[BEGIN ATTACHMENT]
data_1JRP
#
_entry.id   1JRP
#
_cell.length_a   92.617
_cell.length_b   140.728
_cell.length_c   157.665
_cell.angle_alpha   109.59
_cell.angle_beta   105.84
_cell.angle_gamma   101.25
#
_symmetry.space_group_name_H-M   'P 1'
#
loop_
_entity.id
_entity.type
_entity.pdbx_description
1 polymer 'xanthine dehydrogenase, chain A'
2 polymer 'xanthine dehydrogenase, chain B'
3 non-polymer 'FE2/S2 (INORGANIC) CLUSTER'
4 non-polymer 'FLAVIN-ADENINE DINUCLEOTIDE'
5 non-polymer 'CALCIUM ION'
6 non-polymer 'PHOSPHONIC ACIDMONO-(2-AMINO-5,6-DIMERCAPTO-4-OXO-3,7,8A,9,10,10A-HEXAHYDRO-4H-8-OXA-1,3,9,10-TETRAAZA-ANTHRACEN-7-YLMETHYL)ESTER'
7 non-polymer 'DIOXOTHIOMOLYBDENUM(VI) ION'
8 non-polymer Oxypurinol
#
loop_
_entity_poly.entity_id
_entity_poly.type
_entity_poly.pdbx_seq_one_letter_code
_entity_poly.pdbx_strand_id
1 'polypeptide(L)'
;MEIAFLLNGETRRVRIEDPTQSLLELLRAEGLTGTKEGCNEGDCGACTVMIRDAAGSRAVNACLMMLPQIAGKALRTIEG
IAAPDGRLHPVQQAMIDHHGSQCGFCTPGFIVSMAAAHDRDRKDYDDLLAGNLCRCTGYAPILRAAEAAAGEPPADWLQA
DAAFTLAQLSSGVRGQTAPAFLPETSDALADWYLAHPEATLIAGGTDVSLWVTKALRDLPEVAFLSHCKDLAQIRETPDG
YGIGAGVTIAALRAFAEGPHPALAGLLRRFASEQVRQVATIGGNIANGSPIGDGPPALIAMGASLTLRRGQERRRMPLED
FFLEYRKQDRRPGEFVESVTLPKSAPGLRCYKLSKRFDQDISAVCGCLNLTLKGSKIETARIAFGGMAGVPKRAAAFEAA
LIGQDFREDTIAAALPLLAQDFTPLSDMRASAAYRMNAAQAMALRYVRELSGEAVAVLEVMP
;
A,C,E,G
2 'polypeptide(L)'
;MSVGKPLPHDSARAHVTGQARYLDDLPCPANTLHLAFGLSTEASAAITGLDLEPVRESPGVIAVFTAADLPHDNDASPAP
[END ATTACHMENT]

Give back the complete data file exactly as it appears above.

data_1JRP
#
_entry.id   1JRP
#
_cell.length_a   92.617
_cell.length_b   140.728
_cell.length_c   157.665
_cell.angle_alpha   109.59
_cell.angle_beta   105.84
_cell.angle_gamma   101.25
#
_symmetry.space_group_name_H-M   'P 1'
#
loop_
_entity.id
_entity.type
_entity.pdbx_description
1 polymer 'xanthine dehydrogenase, chain A'
2 polymer 'xanthine dehydrogenase, chain B'
3 non-polymer 'FE2/S2 (INORGANIC) CLUSTER'
4 non-polymer 'FLAVIN-ADENINE DINUCLEOTIDE'
5 non-polymer 'CALCIUM ION'
6 non-polymer 'PHOSPHONIC ACIDMONO-(2-AMINO-5,6-DIMERCAPTO-4-OXO-3,7,8A,9,10,10A-HEXAHYDRO-4H-8-OXA-1,3,9,10-TETRAAZA-ANTHRACEN-7-YLMETHYL)ESTER'
7 non-polymer 'DIOXOTHIOMOLYBDENUM(VI) ION'
8 non-polymer Oxypurinol
#
loop_
_entity_poly.entity_id
_entity_poly.type
_entity_poly.pdbx_seq_one_letter_code
_entity_poly.pdbx_strand_id
1 'polypeptide(L)'
;MEIAFLLNGETRRVRIEDPTQSLLELLRAEGLTGTKEGCNEGDCGACTVMIRDAAGSRAVNACLMMLPQIAGKALRTIEG
IAAPDGRLHPVQQAMIDHHGSQCGFCTPGFIVSMAAAHDRDRKDYDDLLAGNLCRCTGYAPILRAAEAAAGEPPADWLQA
DAAFTLAQLSSGVRGQTAPAFLPETSDALADWYLAHPEATLIAGGTDVSLWVTKALRDLPEVAFLSHCKDLAQIRETPDG
YGIGAGVTIAALRAFAEGPHPALAGLLRRFASEQVRQVATIGGNIANGSPIGDGPPALIAMGASLTLRRGQERRRMPLED
FFLEYRKQDRRPGEFVESVTLPKSAPGLRCYKLSKRFDQDISAVCGCLNLTLKGSKIETARIAFGGMAGVPKRAAAFEAA
LIGQDFREDTIAAALPLLAQDFTPLSDMRASAAYRMNAAQAMALRYVRELSGEAVAVLEVMP
;
A,C,E,G
2 'polypeptide(L)'
;MSVGKPLPHDSARAHVTGQARYLDDLPCPANTLHLAFGLSTEASAAITGLDLEPVRESPGVIAVFTAADLPHDNDASPAP